Several companies provide tests that can confirm whether adoptees are related to individuals they already know. Others cast a wider net by plugging DNA results into databases that contain tens of thousands of genetic samples, provided mostly by people searching for their ancestral roots. The tests detect genetic markers that reveal whether people share a common ancestor or relative.
Some experts on adoption and genetics have criticized ancestry and genealogy testing companies, saying they are, at times, connecting people whose genetic links are tenuous — in effect stretching the definition of a relative. Nevertheless, the growing popularity of the tests, combined with social media sites that connect people day to day, has given some adoptees a sense of family that feels tangible, intimate and immediate.
I think that these tenuous connections and slivers of information are better than nothing. This isn’t rocket science. And naturally many adopted people also could care less. This is a deeply personal issue, and the valence is going to be private. I suspect that those of us who aren’t adopted, and take for granted knowledge of our own family background have a hard time imagining the value which even a 3rd or 4th cousin could give someone.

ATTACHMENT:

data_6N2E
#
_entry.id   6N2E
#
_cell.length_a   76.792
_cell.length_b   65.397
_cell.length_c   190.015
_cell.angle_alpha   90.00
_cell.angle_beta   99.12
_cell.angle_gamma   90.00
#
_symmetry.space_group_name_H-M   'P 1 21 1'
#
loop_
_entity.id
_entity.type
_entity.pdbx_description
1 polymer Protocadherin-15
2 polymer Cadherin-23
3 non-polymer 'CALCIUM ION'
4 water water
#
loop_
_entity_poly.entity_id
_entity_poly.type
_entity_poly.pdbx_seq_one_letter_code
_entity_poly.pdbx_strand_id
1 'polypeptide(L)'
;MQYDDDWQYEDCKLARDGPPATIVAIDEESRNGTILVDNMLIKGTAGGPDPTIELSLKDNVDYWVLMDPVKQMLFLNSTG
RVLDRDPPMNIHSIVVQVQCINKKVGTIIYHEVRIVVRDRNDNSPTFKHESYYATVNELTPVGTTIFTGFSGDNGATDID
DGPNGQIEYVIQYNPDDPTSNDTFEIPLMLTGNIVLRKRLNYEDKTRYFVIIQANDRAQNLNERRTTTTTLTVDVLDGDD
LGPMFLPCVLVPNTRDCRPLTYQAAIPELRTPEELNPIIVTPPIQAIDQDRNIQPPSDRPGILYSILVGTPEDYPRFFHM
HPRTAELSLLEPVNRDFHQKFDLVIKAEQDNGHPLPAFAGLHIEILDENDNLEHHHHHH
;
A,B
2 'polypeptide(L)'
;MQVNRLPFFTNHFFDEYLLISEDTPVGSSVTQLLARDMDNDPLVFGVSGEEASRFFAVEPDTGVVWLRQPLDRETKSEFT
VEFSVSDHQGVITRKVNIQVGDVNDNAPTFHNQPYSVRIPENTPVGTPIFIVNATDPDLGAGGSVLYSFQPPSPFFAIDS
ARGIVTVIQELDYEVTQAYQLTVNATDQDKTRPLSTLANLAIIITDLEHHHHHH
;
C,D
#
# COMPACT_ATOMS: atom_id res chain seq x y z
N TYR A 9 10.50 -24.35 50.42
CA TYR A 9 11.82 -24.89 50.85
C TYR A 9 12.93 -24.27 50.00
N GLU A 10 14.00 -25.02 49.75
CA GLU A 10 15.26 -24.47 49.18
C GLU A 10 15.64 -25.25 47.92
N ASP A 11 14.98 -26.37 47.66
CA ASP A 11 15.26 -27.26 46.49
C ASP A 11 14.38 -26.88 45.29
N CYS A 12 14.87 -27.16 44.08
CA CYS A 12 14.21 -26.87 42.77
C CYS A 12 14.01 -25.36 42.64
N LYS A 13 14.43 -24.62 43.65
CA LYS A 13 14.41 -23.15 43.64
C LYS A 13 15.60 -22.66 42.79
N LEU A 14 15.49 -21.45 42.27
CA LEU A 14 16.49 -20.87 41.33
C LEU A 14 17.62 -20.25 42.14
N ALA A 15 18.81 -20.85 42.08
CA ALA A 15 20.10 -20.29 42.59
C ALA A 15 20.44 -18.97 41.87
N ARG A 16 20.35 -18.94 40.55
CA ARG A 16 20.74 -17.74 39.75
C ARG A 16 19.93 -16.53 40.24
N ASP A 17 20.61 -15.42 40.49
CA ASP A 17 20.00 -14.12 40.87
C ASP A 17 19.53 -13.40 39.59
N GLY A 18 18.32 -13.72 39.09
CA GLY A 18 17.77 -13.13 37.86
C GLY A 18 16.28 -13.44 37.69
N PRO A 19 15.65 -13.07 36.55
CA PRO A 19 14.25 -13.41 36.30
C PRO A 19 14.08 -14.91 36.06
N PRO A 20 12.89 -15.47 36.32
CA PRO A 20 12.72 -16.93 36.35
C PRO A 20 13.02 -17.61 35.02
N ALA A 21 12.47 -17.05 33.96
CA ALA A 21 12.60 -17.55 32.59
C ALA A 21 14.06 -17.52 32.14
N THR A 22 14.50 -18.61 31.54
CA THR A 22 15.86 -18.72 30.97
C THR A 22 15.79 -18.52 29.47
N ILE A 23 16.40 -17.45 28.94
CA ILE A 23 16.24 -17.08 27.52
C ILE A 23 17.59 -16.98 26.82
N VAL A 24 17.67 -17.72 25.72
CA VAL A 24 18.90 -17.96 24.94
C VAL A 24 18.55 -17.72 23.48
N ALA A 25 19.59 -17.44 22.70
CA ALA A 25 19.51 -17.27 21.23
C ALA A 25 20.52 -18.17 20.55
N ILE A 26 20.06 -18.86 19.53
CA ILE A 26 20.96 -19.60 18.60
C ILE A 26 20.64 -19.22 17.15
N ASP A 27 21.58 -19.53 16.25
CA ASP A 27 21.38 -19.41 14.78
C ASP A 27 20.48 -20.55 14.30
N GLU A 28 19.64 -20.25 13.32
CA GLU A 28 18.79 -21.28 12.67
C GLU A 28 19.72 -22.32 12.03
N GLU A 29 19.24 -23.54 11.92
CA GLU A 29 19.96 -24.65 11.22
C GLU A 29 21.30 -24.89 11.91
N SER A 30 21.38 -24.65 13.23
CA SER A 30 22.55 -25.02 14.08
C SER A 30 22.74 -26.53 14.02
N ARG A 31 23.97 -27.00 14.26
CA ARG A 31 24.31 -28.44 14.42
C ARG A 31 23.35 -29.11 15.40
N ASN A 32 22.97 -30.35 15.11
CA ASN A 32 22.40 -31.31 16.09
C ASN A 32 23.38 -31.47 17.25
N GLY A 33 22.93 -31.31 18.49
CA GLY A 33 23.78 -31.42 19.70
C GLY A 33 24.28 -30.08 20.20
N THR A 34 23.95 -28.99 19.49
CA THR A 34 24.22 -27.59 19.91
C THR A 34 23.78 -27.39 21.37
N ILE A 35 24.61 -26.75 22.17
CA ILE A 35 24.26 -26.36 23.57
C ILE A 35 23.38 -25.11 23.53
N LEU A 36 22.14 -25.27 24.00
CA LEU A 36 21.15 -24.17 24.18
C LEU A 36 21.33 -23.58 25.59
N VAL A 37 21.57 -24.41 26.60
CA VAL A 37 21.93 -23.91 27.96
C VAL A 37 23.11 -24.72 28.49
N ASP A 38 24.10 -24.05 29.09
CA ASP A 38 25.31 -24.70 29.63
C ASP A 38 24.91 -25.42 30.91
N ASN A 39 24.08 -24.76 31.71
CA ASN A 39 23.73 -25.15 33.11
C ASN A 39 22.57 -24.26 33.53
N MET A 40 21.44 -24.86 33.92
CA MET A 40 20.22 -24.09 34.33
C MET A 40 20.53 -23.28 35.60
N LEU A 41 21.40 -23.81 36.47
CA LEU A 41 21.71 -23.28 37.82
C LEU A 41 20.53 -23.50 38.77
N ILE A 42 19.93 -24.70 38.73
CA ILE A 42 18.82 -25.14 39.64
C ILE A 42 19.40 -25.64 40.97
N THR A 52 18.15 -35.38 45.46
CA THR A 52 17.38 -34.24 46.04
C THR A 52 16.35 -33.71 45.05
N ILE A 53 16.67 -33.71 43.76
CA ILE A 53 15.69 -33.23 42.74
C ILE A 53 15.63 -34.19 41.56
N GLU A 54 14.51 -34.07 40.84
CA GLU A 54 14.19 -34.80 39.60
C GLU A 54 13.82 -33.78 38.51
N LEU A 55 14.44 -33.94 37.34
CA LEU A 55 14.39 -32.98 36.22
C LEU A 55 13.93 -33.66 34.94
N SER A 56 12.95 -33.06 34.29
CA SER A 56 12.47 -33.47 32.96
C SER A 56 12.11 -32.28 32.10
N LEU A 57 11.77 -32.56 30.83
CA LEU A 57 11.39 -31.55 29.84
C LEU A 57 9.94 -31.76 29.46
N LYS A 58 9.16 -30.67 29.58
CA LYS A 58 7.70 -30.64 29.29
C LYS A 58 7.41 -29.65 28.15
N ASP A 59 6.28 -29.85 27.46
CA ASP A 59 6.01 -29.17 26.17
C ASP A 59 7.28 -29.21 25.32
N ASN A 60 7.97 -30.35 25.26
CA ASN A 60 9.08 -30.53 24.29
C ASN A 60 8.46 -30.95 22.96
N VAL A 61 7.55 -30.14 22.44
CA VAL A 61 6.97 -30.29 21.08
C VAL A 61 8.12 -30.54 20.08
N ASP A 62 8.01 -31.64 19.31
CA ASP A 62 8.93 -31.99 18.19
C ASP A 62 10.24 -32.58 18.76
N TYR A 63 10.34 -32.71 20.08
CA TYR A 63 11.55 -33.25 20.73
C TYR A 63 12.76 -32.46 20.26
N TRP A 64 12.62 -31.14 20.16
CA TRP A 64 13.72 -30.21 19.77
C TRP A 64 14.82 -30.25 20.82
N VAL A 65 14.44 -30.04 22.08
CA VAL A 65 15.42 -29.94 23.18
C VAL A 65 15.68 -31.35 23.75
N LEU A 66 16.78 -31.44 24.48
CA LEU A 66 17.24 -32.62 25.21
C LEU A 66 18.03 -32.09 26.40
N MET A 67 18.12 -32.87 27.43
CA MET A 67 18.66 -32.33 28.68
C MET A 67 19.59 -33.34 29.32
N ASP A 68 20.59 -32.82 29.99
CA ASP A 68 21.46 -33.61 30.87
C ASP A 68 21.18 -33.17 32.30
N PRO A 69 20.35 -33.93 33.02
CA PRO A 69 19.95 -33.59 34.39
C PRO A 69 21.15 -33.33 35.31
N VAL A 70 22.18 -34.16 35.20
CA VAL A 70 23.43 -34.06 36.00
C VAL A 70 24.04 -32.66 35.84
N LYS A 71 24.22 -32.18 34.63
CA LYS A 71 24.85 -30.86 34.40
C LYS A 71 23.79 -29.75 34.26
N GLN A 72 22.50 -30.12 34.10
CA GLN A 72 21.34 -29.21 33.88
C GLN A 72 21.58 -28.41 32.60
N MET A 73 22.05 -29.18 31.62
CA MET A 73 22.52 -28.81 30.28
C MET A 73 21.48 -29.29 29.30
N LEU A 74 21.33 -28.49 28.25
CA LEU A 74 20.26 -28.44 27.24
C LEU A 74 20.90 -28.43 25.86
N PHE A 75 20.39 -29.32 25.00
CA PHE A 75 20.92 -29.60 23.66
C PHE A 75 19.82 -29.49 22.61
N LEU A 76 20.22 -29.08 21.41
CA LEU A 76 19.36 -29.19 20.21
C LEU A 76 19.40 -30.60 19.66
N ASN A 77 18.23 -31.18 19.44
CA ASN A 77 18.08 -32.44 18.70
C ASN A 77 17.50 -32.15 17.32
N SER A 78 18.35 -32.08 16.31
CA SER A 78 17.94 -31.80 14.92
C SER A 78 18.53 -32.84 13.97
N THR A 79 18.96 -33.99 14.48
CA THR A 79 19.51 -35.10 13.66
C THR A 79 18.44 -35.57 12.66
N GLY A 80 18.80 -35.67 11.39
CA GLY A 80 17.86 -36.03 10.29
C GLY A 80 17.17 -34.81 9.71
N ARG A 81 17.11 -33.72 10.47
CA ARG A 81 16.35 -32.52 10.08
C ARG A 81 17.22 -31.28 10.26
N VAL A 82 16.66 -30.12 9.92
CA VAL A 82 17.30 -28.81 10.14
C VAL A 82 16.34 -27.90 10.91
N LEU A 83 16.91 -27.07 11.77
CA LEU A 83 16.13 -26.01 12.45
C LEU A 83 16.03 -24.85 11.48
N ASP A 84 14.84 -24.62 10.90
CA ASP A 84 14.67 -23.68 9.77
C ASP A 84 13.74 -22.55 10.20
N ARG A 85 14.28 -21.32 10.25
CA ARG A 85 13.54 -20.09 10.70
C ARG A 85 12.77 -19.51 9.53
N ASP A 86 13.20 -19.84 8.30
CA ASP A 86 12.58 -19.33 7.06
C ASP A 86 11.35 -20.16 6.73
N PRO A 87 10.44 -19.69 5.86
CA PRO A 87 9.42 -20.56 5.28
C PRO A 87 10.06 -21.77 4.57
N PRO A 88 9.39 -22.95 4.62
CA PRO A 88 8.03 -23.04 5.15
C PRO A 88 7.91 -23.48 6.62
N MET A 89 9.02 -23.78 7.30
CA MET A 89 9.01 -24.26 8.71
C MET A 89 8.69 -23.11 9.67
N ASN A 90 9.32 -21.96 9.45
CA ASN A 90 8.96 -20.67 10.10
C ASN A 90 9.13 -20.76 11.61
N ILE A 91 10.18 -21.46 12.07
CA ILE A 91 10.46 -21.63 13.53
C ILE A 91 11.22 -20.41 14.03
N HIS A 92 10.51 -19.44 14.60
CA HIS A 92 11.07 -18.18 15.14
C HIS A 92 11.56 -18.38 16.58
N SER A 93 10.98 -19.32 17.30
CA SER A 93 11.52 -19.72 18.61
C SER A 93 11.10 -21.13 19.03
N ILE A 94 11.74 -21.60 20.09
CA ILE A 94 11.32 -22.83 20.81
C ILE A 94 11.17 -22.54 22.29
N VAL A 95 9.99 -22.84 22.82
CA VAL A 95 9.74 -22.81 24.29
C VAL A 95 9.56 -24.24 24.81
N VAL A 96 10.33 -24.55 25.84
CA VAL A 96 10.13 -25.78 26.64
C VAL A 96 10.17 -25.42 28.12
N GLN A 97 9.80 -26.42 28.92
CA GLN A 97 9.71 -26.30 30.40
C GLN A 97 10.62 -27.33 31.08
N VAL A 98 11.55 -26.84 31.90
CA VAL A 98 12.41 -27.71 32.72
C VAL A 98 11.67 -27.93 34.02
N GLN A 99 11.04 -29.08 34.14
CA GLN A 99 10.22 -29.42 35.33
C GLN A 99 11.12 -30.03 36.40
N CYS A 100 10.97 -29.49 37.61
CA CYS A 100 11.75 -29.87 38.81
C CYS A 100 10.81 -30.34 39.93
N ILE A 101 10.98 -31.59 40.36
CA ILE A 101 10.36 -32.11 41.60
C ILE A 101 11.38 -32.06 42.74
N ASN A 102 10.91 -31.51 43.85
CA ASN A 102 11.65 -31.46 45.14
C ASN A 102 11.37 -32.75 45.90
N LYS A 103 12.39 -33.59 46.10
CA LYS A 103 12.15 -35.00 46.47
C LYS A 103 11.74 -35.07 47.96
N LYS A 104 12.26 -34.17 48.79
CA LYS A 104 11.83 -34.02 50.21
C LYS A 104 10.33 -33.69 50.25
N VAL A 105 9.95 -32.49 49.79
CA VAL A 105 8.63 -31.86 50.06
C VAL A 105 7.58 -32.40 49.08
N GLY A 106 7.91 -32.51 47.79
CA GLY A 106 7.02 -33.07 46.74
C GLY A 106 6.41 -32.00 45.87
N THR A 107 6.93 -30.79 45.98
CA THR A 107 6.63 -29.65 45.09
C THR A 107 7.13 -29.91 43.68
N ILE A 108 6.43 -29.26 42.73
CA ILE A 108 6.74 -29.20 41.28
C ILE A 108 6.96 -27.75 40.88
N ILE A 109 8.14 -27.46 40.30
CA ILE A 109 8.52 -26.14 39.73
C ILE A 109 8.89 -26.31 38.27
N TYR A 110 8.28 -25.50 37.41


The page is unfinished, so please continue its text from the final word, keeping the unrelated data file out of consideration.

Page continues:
Additionally, though finding very close relatives is not that common (first cousins, let alone first order relatives), knowledge of more distant relations can still help you triangulate aspects of family history if you begin with nothing. To give a personal example I know someone whose paternal grandparents were immigrants from Germany. The maternal side is much more mixed, and some of the genealogical records hit dead-ends in the mid 19th century in the USA. It turns out that one of the individuals that this person is closest to on 23andMe is an African American (both maternal and paternal lineages are clearly African). What does this mean? The lead hasn’t been followed up, but combining family histories might be very informative in this case.